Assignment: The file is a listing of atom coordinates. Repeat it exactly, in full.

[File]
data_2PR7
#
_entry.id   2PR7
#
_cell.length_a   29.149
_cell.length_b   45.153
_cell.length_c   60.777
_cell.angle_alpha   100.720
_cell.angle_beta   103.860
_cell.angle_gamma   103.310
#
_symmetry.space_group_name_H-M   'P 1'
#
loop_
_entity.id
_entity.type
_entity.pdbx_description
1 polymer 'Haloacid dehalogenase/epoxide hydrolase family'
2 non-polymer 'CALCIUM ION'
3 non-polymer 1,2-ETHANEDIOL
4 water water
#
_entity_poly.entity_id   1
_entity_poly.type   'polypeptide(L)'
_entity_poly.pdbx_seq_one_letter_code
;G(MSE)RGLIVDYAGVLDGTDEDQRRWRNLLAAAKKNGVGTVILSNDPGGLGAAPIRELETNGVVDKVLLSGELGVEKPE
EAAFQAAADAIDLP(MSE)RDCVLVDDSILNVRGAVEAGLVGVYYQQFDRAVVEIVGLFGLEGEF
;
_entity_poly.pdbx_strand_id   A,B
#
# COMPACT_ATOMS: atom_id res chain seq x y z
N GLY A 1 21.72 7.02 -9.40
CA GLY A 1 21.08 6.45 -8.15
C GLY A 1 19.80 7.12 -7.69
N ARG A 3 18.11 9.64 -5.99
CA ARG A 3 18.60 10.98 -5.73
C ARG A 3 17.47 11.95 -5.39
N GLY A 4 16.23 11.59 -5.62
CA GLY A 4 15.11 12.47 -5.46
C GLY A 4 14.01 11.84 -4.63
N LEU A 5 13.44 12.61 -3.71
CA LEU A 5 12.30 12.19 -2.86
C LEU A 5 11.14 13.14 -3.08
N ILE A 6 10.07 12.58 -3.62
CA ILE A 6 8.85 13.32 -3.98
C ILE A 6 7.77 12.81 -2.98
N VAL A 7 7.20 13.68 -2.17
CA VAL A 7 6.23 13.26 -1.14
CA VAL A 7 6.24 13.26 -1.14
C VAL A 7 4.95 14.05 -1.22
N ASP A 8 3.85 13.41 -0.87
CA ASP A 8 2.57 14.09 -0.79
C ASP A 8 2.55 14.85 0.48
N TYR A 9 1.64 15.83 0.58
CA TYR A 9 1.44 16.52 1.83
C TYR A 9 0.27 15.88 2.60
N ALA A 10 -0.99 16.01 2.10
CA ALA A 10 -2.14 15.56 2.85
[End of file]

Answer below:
data_2PR7
#
_entry.id   2PR7
#
_cell.length_a   29.149
_cell.length_b   45.153
_cell.length_c   60.777
_cell.angle_alpha   100.720
_cell.angle_beta   103.860
_cell.angle_gamma   103.310
#
_symmetry.space_group_name_H-M   'P 1'
#
loop_
_entity.id
_entity.type
_entity.pdbx_description
1 polymer 'Haloacid dehalogenase/epoxide hydrolase family'
2 non-polymer 'CALCIUM ION'
3 non-polymer 1,2-ETHANEDIOL
4 water water
#
_entity_poly.entity_id   1
_entity_poly.type   'polypeptide(L)'
_entity_poly.pdbx_seq_one_letter_code
;G(MSE)RGLIVDYAGVLDGTDEDQRRWRNLLAAAKKNGVGTVILSNDPGGLGAAPIRELETNGVVDKVLLSGELGVEKPE
EAAFQAAADAIDLP(MSE)RDCVLVDDSILNVRGAVEAGLVGVYYQQFDRAVVEIVGLFGLEGEF
;
_entity_poly.pdbx_strand_id   A,B
#
# COMPACT_ATOMS: atom_id res chain seq x y z
N GLY A 1 21.72 7.02 -9.40
CA GLY A 1 21.08 6.45 -8.15
C GLY A 1 19.80 7.12 -7.69
N ARG A 3 18.11 9.64 -5.99
CA ARG A 3 18.60 10.98 -5.73
C ARG A 3 17.47 11.95 -5.39
N GLY A 4 16.23 11.59 -5.62
CA GLY A 4 15.11 12.47 -5.46
C GLY A 4 14.01 11.84 -4.63
N LEU A 5 13.44 12.61 -3.71
CA LEU A 5 12.30 12.19 -2.86
C LEU A 5 11.14 13.14 -3.08
N ILE A 6 10.07 12.58 -3.62
CA ILE A 6 8.85 13.32 -3.98
C ILE A 6 7.77 12.81 -2.98
N VAL A 7 7.20 13.68 -2.17
CA VAL A 7 6.23 13.26 -1.14
CA VAL A 7 6.24 13.26 -1.14
C VAL A 7 4.95 14.05 -1.22
N ASP A 8 3.85 13.41 -0.87
CA ASP A 8 2.57 14.09 -0.79
C ASP A 8 2.55 14.85 0.48
N TYR A 9 1.64 15.83 0.58
CA TYR A 9 1.44 16.52 1.83
C TYR A 9 0.27 15.88 2.60
N ALA A 10 -0.99 16.01 2.10
CA ALA A 10 -2.14 15.56 2.85